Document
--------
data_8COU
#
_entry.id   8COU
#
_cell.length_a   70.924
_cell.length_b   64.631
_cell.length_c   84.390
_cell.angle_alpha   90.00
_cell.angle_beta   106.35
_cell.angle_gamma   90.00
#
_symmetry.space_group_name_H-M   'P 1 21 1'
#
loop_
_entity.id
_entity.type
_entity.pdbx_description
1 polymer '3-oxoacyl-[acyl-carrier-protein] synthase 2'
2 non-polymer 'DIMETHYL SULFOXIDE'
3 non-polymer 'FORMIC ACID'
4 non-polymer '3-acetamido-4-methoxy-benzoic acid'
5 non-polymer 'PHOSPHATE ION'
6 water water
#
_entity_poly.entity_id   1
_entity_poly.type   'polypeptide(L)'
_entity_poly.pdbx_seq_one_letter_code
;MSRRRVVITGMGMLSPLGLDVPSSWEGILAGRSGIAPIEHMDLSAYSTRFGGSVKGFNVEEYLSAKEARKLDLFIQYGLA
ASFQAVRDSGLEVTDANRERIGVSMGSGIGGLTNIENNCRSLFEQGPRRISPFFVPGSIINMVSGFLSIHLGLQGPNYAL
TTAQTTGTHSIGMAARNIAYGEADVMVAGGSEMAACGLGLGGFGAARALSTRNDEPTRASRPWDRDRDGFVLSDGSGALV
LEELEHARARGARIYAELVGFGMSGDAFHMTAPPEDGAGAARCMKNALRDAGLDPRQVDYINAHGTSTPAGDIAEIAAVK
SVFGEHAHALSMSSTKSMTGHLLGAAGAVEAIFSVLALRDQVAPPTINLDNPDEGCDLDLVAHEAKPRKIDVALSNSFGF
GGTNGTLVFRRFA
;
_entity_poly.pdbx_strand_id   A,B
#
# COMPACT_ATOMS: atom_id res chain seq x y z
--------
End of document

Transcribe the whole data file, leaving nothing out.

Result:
data_8COU
#
_entry.id   8COU
#
_cell.length_a   70.924
_cell.length_b   64.631
_cell.length_c   84.390
_cell.angle_alpha   90.00
_cell.angle_beta   106.35
_cell.angle_gamma   90.00
#
_symmetry.space_group_name_H-M   'P 1 21 1'
#
loop_
_entity.id
_entity.type
_entity.pdbx_description
1 polymer '3-oxoacyl-[acyl-carrier-protein] synthase 2'
2 non-polymer 'DIMETHYL SULFOXIDE'
3 non-polymer 'FORMIC ACID'
4 non-polymer '3-acetamido-4-methoxy-benzoic acid'
5 non-polymer 'PHOSPHATE ION'
6 water water
#
_entity_poly.entity_id   1
_entity_poly.type   'polypeptide(L)'
_entity_poly.pdbx_seq_one_letter_code
;MSRRRVVITGMGMLSPLGLDVPSSWEGILAGRSGIAPIEHMDLSAYSTRFGGSVKGFNVEEYLSAKEARKLDLFIQYGLA
ASFQAVRDSGLEVTDANRERIGVSMGSGIGGLTNIENNCRSLFEQGPRRISPFFVPGSIINMVSGFLSIHLGLQGPNYAL
TTAQTTGTHSIGMAARNIAYGEADVMVAGGSEMAACGLGLGGFGAARALSTRNDEPTRASRPWDRDRDGFVLSDGSGALV
LEELEHARARGARIYAELVGFGMSGDAFHMTAPPEDGAGAARCMKNALRDAGLDPRQVDYINAHGTSTPAGDIAEIAAVK
SVFGEHAHALSMSSTKSMTGHLLGAAGAVEAIFSVLALRDQVAPPTINLDNPDEGCDLDLVAHEAKPRKIDVALSNSFGF
GGTNGTLVFRRFA
;
_entity_poly.pdbx_strand_id   A,B
#
# COMPACT_ATOMS: atom_id res chain seq x y z